The AEPF this year in Brussels brought together citizens for dialogue, solidarity and action, as a platform from which to oppose corporate-dominated, undemocratic and neoliberal responses to ongoing crises.
The current paradigmatic crisis needs to be dealt with at the regional level. In this respect, Latin American movements have already mobilised and placed different models of development and integration at the centre of their struggle. However, the European Union model, whereby integration is geared towards the interests of transnational corporations, should be avoided.
What we saw in the UK election campaign and the recent coalition deal is the level of opportunism amongst the political parties, and the real absence of politics and ideas on how to deal with major crises in the economy, over climate change and of our political institutions.
The institutions that are supposed to reproduce daily life are incapable of acting on behalf of the people any more, so we need to produce our own institutional alternatives based on micro-experiments and universal values.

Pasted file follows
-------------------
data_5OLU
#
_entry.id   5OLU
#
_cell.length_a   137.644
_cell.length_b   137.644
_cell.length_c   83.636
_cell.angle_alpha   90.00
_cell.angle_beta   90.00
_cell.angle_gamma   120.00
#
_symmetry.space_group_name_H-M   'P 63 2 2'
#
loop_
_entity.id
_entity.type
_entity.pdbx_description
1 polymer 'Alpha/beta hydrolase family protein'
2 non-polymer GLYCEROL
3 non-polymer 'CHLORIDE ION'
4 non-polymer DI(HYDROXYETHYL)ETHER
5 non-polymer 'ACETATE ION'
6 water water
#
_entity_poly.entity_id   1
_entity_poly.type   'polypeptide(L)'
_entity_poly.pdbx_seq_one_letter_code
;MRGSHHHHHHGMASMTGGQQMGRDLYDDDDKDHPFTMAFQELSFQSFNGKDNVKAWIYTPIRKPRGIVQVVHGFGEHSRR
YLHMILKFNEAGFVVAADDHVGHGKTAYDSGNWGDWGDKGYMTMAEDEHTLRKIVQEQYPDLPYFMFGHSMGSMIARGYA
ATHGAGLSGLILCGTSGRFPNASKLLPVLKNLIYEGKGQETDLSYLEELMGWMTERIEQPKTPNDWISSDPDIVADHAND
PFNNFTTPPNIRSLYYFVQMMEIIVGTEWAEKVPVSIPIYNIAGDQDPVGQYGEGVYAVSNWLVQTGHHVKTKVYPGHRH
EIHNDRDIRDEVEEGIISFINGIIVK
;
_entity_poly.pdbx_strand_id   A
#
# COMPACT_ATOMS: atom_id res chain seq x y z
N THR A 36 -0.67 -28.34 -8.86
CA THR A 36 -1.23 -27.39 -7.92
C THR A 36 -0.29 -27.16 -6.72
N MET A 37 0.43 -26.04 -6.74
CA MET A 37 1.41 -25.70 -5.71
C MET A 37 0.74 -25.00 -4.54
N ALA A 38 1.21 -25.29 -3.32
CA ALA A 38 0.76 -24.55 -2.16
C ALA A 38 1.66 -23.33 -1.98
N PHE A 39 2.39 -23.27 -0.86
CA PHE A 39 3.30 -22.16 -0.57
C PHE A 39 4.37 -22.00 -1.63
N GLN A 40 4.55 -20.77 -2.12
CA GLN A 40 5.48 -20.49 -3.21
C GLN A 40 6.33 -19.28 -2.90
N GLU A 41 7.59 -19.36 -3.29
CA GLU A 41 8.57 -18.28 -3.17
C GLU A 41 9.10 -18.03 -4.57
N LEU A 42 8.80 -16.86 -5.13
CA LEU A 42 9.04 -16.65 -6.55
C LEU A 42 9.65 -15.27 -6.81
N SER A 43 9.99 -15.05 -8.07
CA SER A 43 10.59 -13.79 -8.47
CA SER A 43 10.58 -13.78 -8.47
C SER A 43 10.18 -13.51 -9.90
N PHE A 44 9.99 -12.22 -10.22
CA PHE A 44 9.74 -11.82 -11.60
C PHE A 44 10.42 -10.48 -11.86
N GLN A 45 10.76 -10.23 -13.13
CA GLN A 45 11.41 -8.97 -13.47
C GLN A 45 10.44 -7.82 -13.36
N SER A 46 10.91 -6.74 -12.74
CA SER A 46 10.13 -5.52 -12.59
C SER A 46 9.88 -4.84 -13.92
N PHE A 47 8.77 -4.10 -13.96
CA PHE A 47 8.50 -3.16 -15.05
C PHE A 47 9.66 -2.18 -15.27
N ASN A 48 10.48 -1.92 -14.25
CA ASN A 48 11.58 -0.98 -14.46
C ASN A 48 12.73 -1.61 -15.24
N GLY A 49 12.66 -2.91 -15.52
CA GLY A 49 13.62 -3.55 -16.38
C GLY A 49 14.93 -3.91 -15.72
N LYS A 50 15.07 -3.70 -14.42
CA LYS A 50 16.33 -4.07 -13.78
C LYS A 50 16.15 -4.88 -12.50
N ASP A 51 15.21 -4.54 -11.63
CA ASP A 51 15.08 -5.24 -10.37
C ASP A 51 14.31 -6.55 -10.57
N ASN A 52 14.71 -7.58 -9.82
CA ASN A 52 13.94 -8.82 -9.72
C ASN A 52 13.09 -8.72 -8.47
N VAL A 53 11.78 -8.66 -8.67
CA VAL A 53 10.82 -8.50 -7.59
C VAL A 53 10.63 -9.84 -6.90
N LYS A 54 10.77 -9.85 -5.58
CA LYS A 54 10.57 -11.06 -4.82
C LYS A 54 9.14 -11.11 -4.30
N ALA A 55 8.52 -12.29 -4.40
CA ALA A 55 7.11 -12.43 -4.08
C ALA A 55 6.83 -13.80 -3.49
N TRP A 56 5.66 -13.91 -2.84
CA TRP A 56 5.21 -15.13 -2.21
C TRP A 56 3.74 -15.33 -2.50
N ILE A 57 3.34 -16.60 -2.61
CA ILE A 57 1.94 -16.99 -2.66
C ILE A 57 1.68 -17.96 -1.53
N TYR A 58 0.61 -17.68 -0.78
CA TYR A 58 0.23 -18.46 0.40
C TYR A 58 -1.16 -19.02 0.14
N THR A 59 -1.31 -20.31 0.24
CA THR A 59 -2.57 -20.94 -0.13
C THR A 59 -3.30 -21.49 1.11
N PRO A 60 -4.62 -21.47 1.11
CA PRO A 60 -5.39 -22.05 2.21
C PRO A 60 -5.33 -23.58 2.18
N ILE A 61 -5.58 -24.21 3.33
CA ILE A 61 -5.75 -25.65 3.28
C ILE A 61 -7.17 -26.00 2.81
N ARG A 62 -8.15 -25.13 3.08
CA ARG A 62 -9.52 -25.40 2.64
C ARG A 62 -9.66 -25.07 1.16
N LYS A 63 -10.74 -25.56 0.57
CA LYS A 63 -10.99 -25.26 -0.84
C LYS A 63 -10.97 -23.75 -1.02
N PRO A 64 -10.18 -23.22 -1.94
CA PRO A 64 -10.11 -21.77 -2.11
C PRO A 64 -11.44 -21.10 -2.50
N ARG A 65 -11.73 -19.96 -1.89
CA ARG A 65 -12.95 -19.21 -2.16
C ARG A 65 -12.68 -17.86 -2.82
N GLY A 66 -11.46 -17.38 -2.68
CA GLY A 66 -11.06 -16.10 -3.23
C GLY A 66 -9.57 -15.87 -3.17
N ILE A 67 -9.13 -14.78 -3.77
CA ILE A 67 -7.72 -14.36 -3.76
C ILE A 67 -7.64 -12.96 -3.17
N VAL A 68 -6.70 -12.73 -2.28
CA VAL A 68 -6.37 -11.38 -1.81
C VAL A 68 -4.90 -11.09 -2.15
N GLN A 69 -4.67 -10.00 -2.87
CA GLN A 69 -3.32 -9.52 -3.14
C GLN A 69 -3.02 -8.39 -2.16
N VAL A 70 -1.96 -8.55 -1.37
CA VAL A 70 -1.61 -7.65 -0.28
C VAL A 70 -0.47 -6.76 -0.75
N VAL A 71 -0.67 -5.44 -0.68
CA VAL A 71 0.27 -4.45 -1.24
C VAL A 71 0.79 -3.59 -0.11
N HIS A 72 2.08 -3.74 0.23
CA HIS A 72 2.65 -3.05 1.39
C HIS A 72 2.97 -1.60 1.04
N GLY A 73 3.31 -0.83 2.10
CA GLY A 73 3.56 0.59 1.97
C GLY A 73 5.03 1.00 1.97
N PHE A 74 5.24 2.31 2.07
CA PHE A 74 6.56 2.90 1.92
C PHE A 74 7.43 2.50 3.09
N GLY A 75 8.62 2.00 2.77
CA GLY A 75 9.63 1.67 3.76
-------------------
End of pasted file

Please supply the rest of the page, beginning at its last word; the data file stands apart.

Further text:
An international financial architecture will be new if it is aimed at strengthening their members’ capacity to plan and manage sustainably their own endogenous, democratic and sustainable socioeconomic and human development.
The Davos class run our major institutions, know exactly what they want, and are well organized, but they have weaknesses too. For they are wedded to an ideology that isn't working and they have virtually no ideas nor imagination to resolve this.
The time has come to unite the hundreds of struggles, campaigns, networks, movements and organizations that are combating the different ways transnational corporations are appropriating our destinies, natural heritage and rights in every corner of the planet.
Instead of an ideological obsession with illusory private sector ‘solutions’, the international community would do better to support socially ambitious public operators working together in partnership with other public utilities.
The EU is providing generous R&D (research and development) subsidies to Israel Aerospace Industries (IAI), the state-owned manufacturer of Israeli ‘drones’ and other ‘battlefield solutions’. Some of the grants are for IAI to adapt its killer robots for use within the EU.
Aadhaar - the Indian government policy dishonestly marketed as a social security-related scheme, actually originates from “national security” concerns, with nefarious implications for surveillance, profiling and tracking of citizens.
The fundamental assumptions underlying Aadhaar are flawed. Its likely social benefits will be minuscule in relation to its cost and the public will pay a huge price through exclusion from social services, surveillance, loss of privacy, and strengthening a Big Brother state.